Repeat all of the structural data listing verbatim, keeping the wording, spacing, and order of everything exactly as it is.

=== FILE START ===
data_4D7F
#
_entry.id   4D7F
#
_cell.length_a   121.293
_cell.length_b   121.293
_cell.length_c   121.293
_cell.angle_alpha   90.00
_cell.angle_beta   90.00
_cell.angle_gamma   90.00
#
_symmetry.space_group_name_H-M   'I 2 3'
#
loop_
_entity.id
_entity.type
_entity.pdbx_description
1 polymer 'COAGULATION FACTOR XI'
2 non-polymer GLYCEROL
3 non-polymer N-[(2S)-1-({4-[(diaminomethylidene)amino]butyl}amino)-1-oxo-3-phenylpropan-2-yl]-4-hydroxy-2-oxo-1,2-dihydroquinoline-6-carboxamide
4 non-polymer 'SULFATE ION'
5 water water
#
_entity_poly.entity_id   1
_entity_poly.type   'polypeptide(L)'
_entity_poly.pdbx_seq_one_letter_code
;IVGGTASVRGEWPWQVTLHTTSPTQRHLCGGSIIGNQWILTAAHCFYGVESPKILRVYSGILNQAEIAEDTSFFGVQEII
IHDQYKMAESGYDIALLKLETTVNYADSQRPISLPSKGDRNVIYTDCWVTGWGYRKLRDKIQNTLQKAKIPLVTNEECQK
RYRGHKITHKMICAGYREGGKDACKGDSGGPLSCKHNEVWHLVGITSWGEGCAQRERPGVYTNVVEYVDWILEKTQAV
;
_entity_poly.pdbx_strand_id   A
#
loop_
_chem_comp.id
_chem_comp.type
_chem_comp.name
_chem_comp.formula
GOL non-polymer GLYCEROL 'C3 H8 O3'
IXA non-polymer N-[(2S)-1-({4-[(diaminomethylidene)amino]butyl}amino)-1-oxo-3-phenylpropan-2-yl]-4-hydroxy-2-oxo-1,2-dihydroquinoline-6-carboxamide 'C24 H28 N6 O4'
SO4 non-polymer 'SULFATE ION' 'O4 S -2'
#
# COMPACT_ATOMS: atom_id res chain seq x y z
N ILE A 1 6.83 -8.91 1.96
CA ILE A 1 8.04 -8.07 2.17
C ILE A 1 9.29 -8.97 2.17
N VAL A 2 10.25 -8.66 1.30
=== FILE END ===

data_4D7F
#
_entry.id   4D7F
#
_cell.length_a   121.293
_cell.length_b   121.293
_cell.length_c   121.293
_cell.angle_alpha   90.00
_cell.angle_beta   90.00
_cell.angle_gamma   90.00
#
_symmetry.space_group_name_H-M   'I 2 3'
#
loop_
_entity.id
_entity.type
_entity.pdbx_description
1 polymer 'COAGULATION FACTOR XI'
2 non-polymer GLYCEROL
3 non-polymer N-[(2S)-1-({4-[(diaminomethylidene)amino]butyl}amino)-1-oxo-3-phenylpropan-2-yl]-4-hydroxy-2-oxo-1,2-dihydroquinoline-6-carboxamide
4 non-polymer 'SULFATE ION'
5 water water
#
_entity_poly.entity_id   1
_entity_poly.type   'polypeptide(L)'
_entity_poly.pdbx_seq_one_letter_code
;IVGGTASVRGEWPWQVTLHTTSPTQRHLCGGSIIGNQWILTAAHCFYGVESPKILRVYSGILNQAEIAEDTSFFGVQEII
IHDQYKMAESGYDIALLKLETTVNYADSQRPISLPSKGDRNVIYTDCWVTGWGYRKLRDKIQNTLQKAKIPLVTNEECQK
RYRGHKITHKMICAGYREGGKDACKGDSGGPLSCKHNEVWHLVGITSWGEGCAQRERPGVYTNVVEYVDWILEKTQAV
;
_entity_poly.pdbx_strand_id   A
#
loop_
_chem_comp.id
_chem_comp.type
_chem_comp.name
_chem_comp.formula
GOL non-polymer GLYCEROL 'C3 H8 O3'
IXA non-polymer N-[(2S)-1-({4-[(diaminomethylidene)amino]butyl}amino)-1-oxo-3-phenylpropan-2-yl]-4-hydroxy-2-oxo-1,2-dihydroquinoline-6-carboxamide 'C24 H28 N6 O4'
SO4 non-polymer 'SULFATE ION' 'O4 S -2'
#
# COMPACT_ATOMS: atom_id res chain seq x y z
N ILE A 1 6.83 -8.91 1.96
CA ILE A 1 8.04 -8.07 2.17
C ILE A 1 9.29 -8.97 2.17
N VAL A 2 10.25 -8.66 1.30